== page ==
Practice educators and mentors are now expected to have the skills and techniques needed to implement a ‘learning skills through simulation’ program into established curricula, yet using simulation to teach while of huge importance – requires careful and time-consuming planning. This valuable resource takes away some of that burden by providing clear, ready-made activities and guidance from leading practitioners in a range of fields, which healthcare and practice educators and mentors can use to enhance their teaching of all the essential and commonly-taught clinical and management skills and knowledge.
Dedicated chapters, which all follow a defined step-by-step format, provide simulation scenarios, alongside facilitator guidance, which will help develop confidence in the teaching of key skills such as:
Drug administration; Conflict management; Infection control; Breaking bad news; Catheter and bowel care
These scenarios and accompanying guidance can be used as a framework for teaching, promoting a greater understanding of the skill being taught, and providing a risk-free opportunity for the student to practice their clinical and managerial skills and judgment.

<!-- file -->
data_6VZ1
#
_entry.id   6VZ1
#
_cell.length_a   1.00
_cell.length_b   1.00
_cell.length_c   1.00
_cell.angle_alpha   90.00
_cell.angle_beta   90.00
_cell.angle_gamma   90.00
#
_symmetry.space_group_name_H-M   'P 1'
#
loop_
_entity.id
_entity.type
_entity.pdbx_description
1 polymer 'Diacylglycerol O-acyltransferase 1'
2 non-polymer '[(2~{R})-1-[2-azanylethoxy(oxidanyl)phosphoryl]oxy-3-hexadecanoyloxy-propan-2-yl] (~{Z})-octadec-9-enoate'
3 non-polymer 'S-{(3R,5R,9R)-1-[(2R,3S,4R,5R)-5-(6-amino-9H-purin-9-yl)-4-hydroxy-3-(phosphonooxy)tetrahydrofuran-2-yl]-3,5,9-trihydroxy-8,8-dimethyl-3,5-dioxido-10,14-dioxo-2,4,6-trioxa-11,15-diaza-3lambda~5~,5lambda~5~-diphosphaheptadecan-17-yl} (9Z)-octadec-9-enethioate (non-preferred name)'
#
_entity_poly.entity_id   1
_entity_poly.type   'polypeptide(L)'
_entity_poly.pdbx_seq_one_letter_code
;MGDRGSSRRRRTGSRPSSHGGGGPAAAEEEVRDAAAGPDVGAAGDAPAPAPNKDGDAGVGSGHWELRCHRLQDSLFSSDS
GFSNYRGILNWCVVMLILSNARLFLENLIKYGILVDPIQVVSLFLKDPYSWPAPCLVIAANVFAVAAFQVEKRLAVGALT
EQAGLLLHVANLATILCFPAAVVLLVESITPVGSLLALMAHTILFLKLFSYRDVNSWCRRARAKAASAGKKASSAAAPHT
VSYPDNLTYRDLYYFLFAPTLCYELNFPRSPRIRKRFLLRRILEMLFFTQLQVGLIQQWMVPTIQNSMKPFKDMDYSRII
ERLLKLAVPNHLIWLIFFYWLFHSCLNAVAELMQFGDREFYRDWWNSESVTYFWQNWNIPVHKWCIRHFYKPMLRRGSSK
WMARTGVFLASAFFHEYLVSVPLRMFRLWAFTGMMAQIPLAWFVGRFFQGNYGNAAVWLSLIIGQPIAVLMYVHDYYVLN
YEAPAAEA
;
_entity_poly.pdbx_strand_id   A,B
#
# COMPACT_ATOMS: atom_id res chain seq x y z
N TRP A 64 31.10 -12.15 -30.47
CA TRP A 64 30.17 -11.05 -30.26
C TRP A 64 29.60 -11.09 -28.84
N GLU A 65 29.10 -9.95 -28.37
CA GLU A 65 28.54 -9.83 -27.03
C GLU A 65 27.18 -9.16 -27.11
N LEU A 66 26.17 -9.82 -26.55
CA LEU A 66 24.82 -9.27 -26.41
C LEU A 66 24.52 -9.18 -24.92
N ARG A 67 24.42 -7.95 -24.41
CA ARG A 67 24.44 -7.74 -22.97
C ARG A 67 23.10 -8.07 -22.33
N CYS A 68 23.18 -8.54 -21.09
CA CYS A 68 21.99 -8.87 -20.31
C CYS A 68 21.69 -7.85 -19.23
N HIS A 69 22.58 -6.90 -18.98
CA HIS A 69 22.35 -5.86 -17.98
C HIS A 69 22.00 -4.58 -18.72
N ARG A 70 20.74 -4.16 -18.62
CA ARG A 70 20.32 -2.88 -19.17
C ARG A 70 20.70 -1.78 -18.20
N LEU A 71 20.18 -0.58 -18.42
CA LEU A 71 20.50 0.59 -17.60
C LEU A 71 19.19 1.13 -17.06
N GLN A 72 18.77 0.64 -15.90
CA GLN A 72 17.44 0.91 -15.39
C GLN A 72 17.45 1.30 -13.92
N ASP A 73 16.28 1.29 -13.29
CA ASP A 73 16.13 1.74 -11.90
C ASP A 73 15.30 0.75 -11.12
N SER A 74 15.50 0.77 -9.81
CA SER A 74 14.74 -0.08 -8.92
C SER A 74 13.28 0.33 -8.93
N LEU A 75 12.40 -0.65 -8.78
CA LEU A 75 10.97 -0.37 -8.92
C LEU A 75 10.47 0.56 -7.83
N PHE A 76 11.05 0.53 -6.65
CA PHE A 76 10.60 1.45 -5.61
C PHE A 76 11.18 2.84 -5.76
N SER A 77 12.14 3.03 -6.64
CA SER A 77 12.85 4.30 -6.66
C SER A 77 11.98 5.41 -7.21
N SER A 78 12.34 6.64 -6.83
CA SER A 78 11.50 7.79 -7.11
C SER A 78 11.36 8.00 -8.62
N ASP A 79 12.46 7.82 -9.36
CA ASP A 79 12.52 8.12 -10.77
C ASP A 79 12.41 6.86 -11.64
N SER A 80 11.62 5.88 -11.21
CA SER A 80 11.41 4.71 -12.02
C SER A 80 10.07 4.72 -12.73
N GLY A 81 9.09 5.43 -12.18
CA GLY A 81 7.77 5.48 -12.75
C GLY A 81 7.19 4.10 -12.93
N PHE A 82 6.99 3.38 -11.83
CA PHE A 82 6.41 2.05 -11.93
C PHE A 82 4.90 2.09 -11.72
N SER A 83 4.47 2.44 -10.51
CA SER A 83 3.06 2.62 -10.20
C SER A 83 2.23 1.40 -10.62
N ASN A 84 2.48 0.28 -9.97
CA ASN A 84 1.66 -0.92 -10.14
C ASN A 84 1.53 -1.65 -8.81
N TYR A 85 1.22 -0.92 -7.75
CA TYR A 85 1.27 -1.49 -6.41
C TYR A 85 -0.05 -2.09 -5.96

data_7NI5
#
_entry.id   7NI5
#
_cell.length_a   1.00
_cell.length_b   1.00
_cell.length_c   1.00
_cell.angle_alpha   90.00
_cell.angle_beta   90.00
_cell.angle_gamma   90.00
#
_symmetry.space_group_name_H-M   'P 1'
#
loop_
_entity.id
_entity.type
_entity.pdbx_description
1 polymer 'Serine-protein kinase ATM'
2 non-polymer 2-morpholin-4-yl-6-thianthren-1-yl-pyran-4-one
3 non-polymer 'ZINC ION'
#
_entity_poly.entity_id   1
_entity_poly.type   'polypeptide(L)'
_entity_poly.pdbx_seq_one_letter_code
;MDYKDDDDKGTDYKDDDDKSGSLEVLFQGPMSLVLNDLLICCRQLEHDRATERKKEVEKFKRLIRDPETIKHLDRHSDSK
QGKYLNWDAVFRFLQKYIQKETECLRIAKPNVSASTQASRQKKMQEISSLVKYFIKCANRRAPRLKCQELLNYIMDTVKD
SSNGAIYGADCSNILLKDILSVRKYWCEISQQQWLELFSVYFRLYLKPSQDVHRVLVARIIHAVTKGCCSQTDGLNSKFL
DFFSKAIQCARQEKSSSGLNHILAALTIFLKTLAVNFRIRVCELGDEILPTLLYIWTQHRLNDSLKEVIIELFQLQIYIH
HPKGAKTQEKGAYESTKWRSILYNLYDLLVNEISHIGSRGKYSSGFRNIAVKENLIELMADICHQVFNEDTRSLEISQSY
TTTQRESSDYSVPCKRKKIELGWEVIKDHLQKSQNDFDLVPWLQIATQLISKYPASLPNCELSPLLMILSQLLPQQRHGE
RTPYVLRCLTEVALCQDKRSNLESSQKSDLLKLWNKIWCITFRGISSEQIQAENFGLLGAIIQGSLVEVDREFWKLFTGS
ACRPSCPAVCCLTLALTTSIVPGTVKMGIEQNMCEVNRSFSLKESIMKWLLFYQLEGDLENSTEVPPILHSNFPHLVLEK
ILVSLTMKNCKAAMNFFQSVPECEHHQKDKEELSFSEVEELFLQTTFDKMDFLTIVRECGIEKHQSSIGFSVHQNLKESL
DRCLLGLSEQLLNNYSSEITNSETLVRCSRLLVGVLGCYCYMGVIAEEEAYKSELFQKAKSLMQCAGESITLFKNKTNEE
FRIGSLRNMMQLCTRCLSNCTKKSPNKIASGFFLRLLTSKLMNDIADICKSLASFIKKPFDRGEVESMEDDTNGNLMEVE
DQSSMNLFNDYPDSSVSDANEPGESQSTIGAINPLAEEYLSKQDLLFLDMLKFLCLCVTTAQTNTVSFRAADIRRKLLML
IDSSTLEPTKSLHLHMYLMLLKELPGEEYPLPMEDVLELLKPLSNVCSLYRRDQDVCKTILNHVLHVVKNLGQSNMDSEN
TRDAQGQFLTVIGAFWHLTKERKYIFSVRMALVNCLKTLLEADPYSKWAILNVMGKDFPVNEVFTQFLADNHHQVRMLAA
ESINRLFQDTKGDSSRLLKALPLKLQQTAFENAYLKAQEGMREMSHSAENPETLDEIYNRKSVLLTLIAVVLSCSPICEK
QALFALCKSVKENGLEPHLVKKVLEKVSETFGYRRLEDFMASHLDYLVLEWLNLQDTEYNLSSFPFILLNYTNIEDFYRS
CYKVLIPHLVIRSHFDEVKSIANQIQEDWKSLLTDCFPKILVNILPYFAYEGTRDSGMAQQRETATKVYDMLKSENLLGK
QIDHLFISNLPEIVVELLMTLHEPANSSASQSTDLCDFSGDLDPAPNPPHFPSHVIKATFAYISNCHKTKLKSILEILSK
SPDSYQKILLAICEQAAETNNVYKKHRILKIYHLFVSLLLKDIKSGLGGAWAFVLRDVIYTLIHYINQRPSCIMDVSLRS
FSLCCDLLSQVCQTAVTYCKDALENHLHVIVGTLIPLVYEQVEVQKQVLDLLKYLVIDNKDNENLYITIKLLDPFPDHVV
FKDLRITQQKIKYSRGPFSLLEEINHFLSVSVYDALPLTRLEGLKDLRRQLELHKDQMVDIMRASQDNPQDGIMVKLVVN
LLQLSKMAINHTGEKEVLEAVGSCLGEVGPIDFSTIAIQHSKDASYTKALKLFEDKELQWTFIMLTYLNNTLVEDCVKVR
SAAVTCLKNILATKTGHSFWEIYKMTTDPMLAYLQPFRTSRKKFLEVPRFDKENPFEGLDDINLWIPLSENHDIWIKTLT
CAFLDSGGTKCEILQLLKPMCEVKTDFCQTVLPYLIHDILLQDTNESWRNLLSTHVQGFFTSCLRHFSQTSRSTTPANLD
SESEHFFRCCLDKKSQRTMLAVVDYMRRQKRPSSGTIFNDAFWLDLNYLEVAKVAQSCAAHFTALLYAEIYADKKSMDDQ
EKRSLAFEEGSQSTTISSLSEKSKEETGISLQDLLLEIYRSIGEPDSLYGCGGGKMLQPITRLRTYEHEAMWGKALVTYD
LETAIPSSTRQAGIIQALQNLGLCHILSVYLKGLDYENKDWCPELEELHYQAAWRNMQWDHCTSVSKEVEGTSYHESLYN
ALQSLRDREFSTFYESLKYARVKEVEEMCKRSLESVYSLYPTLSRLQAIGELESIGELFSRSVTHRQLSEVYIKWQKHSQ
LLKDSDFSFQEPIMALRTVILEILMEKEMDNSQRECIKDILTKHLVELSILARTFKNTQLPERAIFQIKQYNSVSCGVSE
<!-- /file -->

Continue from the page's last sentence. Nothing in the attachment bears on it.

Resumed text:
Chapter 19: Incident Reporting
The aim of this chapter is to describe a simulated learning activity through which healthcare students learn about incident reporting.
- To identify the principles of incident reporting
- To explain the role of incident reporting in promoting patient safety, with examples of good practice
- To explore reasons why incidents may not be reported.
Incident reporting is the process by which adverse events in healthcare are documented, analysed and used for learning to improve patient safety and practice. In the healthcare situation an incident means any ‘event or circumstance that could have resulted, or did result, in unnecessary damage, loss or harm such as physical or mental injury to a patient, staff, visitors or members of the public’ (National Reporting and Learning Service 2010a: 8). This definition makes ...